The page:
Gea Johnson is leafing through some magazines. The 23-year-old Arizona State senior is the country's finest collegiate heptathlete, and she's looking at her own image on the covers of Runner's World, Flex and Varsity. "Now, let's see if I can find the National Examiner," says Johnson. From another room in the family's Tempe home, her mother, Sally, wails, "No! Not that!" But sure enough there's Gea, standing before a cactus, wearing a unitard and looking beautiful. Immediately adjacent is a headline for a separate story: A WOMAN'S LOVING PETS TURN INTO DOGS OF DEATH.
Curious things happen to a world-class athlete who also happens to have a burgeoning modeling career.
In the Valley of the Sun, Johnson pops up everywhere—on billboards, in newspaper ads. She shares her image for free with Ramada Inn hotels, Busch beer and RC Cola among other products. Since she is the NCAA's reigning heptathlon champion, and because she hopes to defend her title May 29-June 1 at the nationals in Eugene, Ore., she must maintain her amateur standing. "I know I've lost a lot of money by having to turn things down, but I wouldn't give up being an NCAA champion for a million dollars," says Johnson. "I love modeling, but track is my focus right now."
Keeping that tight focus has paid off. Last year, Johnson won the NCAAs with a score of 6,132, the third-highest ever by a collegiate American. In that championship season she broke eight Arizona State heptathlon records and was ranked second in the nation, behind Jackie Joyner-Kersee, by Track & Field News.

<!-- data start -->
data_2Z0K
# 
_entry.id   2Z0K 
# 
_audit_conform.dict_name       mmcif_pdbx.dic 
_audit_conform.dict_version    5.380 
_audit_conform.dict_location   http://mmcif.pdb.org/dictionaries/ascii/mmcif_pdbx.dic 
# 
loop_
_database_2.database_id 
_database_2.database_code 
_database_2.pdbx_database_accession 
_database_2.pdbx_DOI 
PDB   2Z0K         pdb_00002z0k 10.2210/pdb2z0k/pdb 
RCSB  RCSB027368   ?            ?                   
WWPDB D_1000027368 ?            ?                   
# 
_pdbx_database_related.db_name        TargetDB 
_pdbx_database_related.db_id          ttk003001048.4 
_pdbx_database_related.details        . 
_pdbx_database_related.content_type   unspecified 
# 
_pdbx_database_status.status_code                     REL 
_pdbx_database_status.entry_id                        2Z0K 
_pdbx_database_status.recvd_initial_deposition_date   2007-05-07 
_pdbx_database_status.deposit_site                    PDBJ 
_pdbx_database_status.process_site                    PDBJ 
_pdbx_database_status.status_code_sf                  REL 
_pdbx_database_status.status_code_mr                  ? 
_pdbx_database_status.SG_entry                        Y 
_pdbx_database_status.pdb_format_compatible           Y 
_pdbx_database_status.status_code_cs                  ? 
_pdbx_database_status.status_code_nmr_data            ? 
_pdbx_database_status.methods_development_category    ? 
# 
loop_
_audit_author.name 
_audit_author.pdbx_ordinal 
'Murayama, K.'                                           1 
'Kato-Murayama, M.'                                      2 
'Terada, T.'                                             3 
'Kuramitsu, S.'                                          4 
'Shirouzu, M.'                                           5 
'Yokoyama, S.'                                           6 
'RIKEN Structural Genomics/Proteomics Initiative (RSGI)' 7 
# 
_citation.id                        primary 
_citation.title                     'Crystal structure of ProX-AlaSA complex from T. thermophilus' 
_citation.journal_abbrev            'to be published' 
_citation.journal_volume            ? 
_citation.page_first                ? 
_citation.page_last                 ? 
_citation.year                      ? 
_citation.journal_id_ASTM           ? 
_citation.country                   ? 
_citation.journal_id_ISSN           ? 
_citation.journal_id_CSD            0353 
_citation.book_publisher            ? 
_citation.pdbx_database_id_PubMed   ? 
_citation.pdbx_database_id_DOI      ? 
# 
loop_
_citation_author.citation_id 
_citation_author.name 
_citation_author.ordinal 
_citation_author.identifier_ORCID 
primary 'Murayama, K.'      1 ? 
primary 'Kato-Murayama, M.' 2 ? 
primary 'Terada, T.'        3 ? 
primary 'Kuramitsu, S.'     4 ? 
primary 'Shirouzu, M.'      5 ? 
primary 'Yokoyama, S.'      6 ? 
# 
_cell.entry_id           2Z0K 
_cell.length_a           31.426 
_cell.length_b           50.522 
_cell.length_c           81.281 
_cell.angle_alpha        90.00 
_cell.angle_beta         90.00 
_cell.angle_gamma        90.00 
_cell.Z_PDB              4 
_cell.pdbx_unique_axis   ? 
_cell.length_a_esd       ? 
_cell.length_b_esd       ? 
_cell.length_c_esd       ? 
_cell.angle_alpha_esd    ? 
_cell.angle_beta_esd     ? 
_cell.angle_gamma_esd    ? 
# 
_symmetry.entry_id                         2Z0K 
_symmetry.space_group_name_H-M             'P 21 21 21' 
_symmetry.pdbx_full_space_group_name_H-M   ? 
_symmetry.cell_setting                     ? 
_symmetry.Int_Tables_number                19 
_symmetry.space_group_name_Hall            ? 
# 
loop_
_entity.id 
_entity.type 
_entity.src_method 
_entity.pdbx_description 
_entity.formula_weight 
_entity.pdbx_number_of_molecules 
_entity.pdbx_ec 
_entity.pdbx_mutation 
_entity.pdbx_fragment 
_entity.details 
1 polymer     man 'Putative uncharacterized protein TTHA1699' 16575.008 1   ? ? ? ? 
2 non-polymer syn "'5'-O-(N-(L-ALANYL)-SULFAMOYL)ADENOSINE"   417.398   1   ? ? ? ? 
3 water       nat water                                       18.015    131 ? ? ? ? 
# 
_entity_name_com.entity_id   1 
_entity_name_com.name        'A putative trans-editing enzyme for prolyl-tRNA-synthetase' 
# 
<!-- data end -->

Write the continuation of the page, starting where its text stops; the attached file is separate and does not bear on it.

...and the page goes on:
During her California girlhood Johnson was more interested in swimming than in running and jumping. When her parents divorced in 1981, she moved with her mother and four siblings to Tempe. In high school Johnson began to excel at track. In her senior year she was named class president, homecoming queen, Ms. National Fitness, Ms. Teenage Arizona Bodybuilding and winner of the Dial Award as the nation's outstanding female scholar-athlete. At Arizona State she was a 1990 GTE Academic All-America and in four years has received only one grade below A. She is a perfectionist; she's still upset about that B and considers her winning performance at last year's NCAA meet to be "sub par. I was happy to win, but not satisfied. I never am."
"When Gea competes, she's out to kill," says Sally Johnson, who often counsels her daughter to slow down. Tom Jones, Johnson's coach, worries that her intensity can work against her. "You have to pull the reins in on her sometimes," says Jones. "Last year she had tendinitis and should've been resting, but she was out there hammering."
Jones was proved right: Johnson should have been resting. She had surgery to reattach a torn tendon in her right knee last September and didn't resume training until February. She reinjured herself in early April, but on May 1 she entered the shot put, javelin and 200-meter events at Arizona State's all-comers meet, and won them all. She insists she's ready to successfully defend her national crown.
If she does, she'll be a sight to see. When Johnson the track star competes, Johnson the model shows up, too. She paints her fingernails and toenails for each meet. She wears a diamond in one ear and a hoop with a Mickey Mouse charm in the other. She wouldn't think of competing without her trademark pink lipstick. Flo-Jo's got nothing on Gea-Jo. "Others tease me—'Oh, I've got Gea lipstick on, it never comes off!' " says Johnson. "Hey, I like to do girlie things. It's important to me to maintain my femininity."
It's important, and could be lucrative, as Johnson hopes to find out soon. After she graduates this month she will spend some quality time with her husband, Greg Joelson, recently signed as a free-agent lineman by the San Francisco 49ers. Then she plans to test the pro-modeling waters in L.A. She wants to take acting lessons, even as she continues training for a shot at the '92 U.S. Olympic team. "I have a chance of being Number One in the world by '96," she says. In this instance she's referring to track, not showbiz.
Writer Leo W. Banks described the Oakland A's language program in our May 13 issue.